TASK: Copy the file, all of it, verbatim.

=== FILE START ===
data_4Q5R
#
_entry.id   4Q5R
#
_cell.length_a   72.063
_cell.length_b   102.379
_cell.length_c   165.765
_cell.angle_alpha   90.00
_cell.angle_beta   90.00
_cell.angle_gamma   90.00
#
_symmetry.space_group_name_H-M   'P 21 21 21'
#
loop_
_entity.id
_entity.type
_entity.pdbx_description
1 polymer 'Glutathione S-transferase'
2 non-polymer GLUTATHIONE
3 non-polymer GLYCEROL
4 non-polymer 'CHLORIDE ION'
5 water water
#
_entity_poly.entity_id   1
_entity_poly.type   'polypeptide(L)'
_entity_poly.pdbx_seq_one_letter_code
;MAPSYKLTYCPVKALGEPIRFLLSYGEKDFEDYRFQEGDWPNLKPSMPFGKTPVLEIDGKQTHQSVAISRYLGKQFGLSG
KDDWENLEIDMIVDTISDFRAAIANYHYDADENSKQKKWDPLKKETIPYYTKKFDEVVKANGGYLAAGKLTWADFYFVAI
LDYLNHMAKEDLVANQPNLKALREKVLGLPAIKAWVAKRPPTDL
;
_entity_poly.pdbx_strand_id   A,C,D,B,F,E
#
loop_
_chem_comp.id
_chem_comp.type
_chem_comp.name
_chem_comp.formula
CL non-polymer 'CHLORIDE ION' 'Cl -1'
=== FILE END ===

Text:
data_4Q5R
#
_entry.id   4Q5R
#
_cell.length_a   72.063
_cell.length_b   102.379
_cell.length_c   165.765
_cell.angle_alpha   90.00
_cell.angle_beta   90.00
_cell.angle_gamma   90.00
#
_symmetry.space_group_name_H-M   'P 21 21 21'
#
loop_
_entity.id
_entity.type
_entity.pdbx_description
1 polymer 'Glutathione S-transferase'
2 non-polymer GLUTATHIONE
3 non-polymer GLYCEROL
4 non-polymer 'CHLORIDE ION'
5 water water
#
_entity_poly.entity_id   1
_entity_poly.type   'polypeptide(L)'
_entity_poly.pdbx_seq_one_letter_code
;MAPSYKLTYCPVKALGEPIRFLLSYGEKDFEDYRFQEGDWPNLKPSMPFGKTPVLEIDGKQTHQSVAISRYLGKQFGLSG
KDDWENLEIDMIVDTISDFRAAIANYHYDADENSKQKKWDPLKKETIPYYTKKFDEVVKANGGYLAAGKLTWADFYFVAI
LDYLNHMAKEDLVANQPNLKALREKVLGLPAIKAWVAKRPPTDL
;
_entity_poly.pdbx_strand_id   A,C,D,B,F,E
#
loop_
_chem_comp.id
_chem_comp.type
_chem_comp.name
_chem_comp.formula
CL non-polymer 'CHLORIDE ION' 'Cl -1'